Wimbledon remains, as it has been for many years now, no country for young men. While the ‘Big Three’ continue to flourish – having comfortably secured their place in this year’s last eight without sustaining so much as a scratch – their younger rivals, the so-called ‘NextGen’, are nowhere to be seen. It’s a narrative that seems to be caught on a loop, delivering the same outcomes over and over again.
It is now 17 years since anyone other than Roger Federer, Rafael Nadal, Novak Djokovic or Andy Murray won here at the All England Club. Murray aside, the trio’s dominance is unprecedented; together they have carved out a glorious sporting epoch that spans two decades, and which threatens to run into a third.
That one of them will emerge triumphant at this year’s Championships is almost beyond doubt. One glance at their quarter-final opponents suggests as much. Sam Querrey, Kei Nishikori and David Goffin are likely to offer little resistance; the latter two in particular belong to a generation of players that was meant to inherit the throne. Instead, they’ve passed by without any real note. The ‘LostGen’, as some have dubbed them, now looks poised to fade into irrelevance, a minor footnote in their rivals’ illustrious careers.
The hope this year was that one of the sport’s promising youngsters could finally step up and pose a genuine challenge to Nadal, Djokovic and Federer. But when tennis needed them most, they once again withered under the weight of expectation. As such, this is the first Wimbledon in the professional era when players aged 30 or over outnumber 20-somethings and teenagers in the men’s round of 16.
What, then, happened to the NextGen? Stefanos Tsitsipas, Alexander Zverev, Frances Tiafoe, and Denis Shapovalov all fell in the first round; Andrey Rublev and Taylor Fritz in the second; and Felix Auger-Aliassime and Daniil Medvedev in the third.
It was a disappointing return from a group of players who have showcased encouraging form in the wider men’s tour. Tsitsipas’ early exit struck a particularly disheartening note. The Greek headed into the tournament against a backdrop of high hopes and anticipation, with fans eager to see the 20-year-old upset the apple cart with his dynamic attacking game and fearless shot-making.
It’s been a whirlwind 18 months for the youngster, who showed much promise during this period. Djokovic, Federer and Nadal were all beaten by the player – in Toronto, Melbourne and Madrid respectively – as he slowly but surely climbed to a career-high position of world No 6.
But his Wimbledon campaign failed to progress beyond the first day. A five-set defeat at the hands of 30-year-old Thomas Fabbiano, the world No 378, shattered all notions of a Greek-led revolution, with his peers following suit in exiting the tournament.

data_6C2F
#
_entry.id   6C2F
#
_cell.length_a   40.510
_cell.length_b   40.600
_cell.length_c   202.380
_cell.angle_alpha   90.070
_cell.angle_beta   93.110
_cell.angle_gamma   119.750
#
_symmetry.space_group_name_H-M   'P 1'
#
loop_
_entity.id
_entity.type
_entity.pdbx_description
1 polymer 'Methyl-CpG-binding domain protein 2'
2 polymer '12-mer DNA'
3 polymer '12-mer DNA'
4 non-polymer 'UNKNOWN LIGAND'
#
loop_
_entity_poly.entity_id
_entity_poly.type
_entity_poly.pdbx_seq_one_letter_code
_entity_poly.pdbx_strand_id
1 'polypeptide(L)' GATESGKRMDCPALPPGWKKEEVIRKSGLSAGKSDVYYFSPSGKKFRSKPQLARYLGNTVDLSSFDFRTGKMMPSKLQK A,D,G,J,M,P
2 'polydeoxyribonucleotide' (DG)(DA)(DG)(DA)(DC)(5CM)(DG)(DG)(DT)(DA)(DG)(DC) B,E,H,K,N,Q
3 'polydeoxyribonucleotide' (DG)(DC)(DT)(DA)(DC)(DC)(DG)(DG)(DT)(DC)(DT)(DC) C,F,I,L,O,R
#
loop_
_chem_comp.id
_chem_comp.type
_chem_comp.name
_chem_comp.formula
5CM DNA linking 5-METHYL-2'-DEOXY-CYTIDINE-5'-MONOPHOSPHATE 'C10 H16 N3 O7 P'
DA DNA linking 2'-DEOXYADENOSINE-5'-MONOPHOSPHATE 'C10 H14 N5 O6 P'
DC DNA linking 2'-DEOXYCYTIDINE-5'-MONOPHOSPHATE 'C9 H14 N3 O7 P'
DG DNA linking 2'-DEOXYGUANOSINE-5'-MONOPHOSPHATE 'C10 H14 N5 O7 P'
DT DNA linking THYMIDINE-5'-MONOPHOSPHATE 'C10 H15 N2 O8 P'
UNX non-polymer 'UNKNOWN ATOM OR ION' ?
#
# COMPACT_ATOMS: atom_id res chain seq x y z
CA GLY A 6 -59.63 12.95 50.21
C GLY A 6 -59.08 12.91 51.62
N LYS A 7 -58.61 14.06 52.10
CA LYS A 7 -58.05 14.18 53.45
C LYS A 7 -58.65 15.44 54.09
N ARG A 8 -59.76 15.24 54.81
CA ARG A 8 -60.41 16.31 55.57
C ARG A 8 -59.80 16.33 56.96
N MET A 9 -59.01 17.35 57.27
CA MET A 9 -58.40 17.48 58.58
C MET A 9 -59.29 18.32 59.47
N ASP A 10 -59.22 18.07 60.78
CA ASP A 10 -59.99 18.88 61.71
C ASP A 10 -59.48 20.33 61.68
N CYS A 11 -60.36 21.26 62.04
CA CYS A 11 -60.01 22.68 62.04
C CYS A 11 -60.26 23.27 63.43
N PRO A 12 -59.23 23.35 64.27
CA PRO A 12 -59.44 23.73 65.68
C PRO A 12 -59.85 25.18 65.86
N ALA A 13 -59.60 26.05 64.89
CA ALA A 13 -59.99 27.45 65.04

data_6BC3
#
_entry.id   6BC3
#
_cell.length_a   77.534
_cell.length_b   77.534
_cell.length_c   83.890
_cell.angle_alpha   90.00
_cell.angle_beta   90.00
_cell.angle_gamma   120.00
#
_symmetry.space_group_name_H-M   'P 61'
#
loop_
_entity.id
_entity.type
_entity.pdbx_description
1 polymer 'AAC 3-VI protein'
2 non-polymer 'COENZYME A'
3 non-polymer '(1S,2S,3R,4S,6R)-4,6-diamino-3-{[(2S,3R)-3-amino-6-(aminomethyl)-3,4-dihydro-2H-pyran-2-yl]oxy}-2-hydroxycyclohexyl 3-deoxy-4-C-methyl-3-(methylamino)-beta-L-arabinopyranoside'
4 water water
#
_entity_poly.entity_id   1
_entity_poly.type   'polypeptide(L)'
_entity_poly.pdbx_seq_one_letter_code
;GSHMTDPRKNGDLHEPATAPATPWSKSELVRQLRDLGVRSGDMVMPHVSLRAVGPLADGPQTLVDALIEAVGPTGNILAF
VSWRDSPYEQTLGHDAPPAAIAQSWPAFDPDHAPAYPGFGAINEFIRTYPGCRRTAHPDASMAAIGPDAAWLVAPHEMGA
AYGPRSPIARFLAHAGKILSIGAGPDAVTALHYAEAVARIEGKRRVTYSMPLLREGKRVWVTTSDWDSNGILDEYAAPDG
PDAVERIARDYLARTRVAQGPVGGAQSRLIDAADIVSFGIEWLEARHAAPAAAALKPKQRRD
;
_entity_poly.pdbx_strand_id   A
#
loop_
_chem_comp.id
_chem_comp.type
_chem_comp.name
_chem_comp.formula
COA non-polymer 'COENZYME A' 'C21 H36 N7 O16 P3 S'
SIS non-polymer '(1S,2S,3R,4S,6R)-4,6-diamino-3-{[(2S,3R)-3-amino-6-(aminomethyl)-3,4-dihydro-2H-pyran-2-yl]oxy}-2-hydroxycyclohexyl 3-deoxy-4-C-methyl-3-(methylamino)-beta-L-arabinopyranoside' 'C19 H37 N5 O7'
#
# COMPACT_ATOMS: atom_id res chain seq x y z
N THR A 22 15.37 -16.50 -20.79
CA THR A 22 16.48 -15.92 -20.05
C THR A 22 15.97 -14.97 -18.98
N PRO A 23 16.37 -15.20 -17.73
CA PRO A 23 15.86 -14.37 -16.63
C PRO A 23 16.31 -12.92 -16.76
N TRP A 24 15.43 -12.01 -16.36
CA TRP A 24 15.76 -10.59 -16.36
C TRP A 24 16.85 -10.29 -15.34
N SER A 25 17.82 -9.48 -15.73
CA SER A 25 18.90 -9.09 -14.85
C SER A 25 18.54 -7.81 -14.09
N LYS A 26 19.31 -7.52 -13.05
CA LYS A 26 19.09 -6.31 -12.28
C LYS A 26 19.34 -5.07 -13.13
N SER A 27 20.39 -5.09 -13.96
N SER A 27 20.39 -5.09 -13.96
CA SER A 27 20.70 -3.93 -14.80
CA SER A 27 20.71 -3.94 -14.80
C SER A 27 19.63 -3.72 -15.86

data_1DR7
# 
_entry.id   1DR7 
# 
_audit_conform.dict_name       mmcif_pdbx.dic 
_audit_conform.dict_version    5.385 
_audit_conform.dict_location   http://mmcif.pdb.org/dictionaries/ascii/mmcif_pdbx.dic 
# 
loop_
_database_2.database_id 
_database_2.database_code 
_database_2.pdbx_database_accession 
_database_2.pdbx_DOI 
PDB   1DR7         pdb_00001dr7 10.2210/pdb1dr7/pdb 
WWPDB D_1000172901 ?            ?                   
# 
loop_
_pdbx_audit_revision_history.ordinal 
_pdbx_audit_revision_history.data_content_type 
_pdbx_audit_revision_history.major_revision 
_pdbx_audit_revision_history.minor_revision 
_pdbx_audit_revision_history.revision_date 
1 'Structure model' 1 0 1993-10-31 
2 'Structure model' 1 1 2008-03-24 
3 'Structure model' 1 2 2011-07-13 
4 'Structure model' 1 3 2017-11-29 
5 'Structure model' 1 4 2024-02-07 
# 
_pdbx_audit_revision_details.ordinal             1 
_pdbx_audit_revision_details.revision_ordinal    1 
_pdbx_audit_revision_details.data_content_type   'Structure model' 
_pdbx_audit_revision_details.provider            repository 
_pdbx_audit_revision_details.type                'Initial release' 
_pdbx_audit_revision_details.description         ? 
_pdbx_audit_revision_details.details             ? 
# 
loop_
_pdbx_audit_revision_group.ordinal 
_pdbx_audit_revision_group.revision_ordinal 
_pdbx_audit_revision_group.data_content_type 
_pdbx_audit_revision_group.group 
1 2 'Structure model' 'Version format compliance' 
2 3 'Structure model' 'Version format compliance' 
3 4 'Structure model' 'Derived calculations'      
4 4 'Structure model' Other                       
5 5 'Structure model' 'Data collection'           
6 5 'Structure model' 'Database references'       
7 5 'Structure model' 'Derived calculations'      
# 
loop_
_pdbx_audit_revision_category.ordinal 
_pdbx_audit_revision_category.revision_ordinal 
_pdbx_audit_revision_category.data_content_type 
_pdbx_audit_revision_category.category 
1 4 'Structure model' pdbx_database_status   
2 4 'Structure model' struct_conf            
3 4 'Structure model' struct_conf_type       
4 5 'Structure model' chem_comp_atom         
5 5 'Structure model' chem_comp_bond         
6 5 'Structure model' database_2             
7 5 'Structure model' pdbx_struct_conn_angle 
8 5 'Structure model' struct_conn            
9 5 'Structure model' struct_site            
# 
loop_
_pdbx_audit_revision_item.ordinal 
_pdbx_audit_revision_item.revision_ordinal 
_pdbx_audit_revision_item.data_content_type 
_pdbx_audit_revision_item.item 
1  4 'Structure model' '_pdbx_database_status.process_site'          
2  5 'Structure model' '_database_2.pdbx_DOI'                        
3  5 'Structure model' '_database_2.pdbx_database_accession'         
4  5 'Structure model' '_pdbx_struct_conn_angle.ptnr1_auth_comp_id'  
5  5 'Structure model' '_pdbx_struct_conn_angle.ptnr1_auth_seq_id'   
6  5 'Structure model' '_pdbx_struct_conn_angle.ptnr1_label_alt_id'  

“It felt like I was lost, going for too much or going for nothing,” Tsitsipas said afterwards. “I was really disappointed. I am disappointed now. People expected things from me. I didn’t deliver. When you get so much support, so much energy, so much positivity from everyone, just ruin everything by yourself, it’s devastating.”
His words are likely to resonate with those who have similarly shouldered the burden of expectation placed upon the sport’s rising stars. Zverev is another to have threatened change in the game. But this pressure has worn hard on the German. Despite reaching as high as No 3 in the rankings, Zverev has yet to make it past the quarters of a slam. Here at Wimbledon he lost in the first round to Jiri Vesely, 25 years old and ranked No 248. Afterwards Zverev revealed that personal issues have been taking their toll.
Still, at 20 and 22 respectively, the future remains bright for the likes of Tsitsipas and Zverev. They have much to learn, experience to earn. And as the years pass, and the Big Three’s powers wane, their opportunity will come. For now, it’s a case of biding their time and realising that Nadal, Federer and Djokovic cannot go on forever.
In the meantime, we must make do with the might and glory of the Big Three. It’s something hardly worth complaining about. The winds of change may not have not blown for years, leaving the game caught in a state of gold-tinted stasis, but let’s not will this era to end. Instead, let’s drink it in, savour it, remember it for what it is: sport in its purest, most brilliant, most celestial of incarnations. So, as Federer, Nadal and Djokovic once again take to court, let’s cherish these moments while they last.
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